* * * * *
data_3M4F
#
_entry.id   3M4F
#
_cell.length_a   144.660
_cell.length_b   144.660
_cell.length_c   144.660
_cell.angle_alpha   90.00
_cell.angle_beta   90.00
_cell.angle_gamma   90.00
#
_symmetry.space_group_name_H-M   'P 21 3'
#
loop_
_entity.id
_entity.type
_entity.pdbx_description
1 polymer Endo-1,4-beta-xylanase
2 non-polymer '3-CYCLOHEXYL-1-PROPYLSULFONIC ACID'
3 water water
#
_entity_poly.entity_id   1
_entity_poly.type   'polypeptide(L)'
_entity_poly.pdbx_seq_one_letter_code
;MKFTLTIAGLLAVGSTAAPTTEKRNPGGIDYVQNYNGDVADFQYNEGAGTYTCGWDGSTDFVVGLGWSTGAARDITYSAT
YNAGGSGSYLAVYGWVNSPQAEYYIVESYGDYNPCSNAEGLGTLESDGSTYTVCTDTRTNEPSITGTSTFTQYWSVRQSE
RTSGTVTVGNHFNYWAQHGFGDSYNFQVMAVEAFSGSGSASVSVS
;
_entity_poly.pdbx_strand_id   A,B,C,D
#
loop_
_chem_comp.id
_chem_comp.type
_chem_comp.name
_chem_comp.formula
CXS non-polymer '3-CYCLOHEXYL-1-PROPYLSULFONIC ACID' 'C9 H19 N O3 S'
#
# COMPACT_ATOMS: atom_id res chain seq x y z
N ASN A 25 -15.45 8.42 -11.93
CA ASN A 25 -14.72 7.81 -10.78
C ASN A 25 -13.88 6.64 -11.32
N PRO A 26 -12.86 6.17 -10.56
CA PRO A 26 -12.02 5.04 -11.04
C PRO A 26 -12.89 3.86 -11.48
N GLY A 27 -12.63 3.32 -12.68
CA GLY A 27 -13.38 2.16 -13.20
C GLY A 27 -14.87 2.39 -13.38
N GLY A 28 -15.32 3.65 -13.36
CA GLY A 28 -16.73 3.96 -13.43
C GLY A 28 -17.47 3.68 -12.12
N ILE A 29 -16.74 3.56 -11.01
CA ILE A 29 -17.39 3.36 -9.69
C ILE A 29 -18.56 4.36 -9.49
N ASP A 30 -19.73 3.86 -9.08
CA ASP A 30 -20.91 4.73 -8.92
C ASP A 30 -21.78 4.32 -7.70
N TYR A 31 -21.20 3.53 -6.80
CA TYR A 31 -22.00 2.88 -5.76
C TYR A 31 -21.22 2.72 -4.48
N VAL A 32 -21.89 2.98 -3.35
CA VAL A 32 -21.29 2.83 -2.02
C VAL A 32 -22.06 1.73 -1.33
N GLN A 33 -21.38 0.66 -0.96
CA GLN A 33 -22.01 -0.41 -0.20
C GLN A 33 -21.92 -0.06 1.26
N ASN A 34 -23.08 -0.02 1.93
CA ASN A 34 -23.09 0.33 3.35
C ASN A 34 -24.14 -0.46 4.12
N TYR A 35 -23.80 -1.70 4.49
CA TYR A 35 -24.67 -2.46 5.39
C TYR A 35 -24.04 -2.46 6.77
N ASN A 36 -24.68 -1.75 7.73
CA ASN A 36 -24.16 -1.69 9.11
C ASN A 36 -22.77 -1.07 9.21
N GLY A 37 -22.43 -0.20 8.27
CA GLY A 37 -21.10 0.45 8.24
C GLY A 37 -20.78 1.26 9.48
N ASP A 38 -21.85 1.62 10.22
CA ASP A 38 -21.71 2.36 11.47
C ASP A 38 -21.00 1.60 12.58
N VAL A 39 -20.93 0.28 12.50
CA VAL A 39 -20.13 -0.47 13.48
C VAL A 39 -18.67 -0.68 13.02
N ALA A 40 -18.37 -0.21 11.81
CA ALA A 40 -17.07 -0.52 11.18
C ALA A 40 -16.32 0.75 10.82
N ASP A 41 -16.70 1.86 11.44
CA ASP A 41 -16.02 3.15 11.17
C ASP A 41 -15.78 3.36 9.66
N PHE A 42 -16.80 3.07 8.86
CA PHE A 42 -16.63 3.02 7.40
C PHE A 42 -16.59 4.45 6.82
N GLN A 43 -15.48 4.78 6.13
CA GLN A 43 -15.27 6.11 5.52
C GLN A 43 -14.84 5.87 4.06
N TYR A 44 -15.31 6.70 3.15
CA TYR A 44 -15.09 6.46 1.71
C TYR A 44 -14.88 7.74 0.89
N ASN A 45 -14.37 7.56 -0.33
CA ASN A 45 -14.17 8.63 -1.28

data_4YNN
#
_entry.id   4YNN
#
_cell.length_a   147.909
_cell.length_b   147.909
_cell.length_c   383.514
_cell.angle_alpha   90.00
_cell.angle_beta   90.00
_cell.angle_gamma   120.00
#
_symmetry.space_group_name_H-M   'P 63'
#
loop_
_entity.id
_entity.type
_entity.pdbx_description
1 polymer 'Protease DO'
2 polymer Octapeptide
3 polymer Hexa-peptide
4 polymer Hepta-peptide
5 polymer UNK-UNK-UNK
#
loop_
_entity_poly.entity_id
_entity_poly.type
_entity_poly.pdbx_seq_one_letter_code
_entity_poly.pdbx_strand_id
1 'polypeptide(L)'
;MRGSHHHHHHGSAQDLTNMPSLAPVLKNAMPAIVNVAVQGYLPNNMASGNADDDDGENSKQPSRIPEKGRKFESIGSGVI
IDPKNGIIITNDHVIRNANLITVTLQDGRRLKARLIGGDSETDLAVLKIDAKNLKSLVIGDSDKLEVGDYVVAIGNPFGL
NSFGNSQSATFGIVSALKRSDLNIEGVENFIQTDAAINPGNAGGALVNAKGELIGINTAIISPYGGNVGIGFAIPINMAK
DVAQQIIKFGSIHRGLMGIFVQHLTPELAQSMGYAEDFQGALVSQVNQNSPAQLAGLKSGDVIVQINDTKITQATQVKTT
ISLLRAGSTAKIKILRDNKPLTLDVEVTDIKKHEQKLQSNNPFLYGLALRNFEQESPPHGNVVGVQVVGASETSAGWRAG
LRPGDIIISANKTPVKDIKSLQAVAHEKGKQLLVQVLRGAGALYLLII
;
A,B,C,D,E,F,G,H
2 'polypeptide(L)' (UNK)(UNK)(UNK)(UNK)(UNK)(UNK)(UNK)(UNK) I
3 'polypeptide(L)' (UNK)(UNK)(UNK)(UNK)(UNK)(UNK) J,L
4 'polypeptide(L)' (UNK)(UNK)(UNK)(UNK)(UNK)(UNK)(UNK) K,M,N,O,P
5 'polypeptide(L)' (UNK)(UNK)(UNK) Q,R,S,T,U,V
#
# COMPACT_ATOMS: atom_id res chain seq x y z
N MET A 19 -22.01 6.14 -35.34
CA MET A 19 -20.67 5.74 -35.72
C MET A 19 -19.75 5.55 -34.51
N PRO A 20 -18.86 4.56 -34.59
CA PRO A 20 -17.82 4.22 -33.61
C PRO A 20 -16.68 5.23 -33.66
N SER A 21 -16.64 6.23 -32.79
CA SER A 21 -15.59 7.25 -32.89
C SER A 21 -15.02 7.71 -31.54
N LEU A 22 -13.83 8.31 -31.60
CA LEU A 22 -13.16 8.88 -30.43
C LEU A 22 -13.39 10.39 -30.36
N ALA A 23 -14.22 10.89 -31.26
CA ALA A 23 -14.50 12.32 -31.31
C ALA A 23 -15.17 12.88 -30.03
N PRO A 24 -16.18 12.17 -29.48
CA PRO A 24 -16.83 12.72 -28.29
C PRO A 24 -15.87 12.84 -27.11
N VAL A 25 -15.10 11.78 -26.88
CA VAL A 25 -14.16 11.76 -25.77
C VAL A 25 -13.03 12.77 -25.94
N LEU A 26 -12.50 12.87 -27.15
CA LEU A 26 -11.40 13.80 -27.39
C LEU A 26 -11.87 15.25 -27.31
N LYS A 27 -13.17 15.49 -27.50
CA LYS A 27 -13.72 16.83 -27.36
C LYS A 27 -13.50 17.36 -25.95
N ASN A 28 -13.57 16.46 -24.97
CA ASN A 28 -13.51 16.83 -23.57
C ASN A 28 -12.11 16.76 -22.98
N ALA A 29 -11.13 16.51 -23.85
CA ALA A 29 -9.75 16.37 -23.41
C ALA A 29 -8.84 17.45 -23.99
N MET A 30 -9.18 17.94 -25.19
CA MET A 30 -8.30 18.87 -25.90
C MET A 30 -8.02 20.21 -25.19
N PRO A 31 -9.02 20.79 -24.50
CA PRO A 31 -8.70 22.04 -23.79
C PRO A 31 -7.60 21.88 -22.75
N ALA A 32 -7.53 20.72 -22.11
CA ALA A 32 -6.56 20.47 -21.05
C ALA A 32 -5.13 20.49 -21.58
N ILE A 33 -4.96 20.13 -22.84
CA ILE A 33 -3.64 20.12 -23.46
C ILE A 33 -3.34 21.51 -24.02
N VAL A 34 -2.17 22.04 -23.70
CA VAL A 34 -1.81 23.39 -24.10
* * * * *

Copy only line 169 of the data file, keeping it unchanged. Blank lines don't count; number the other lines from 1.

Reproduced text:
CA LYS A 27 -13.72 16.83 -27.36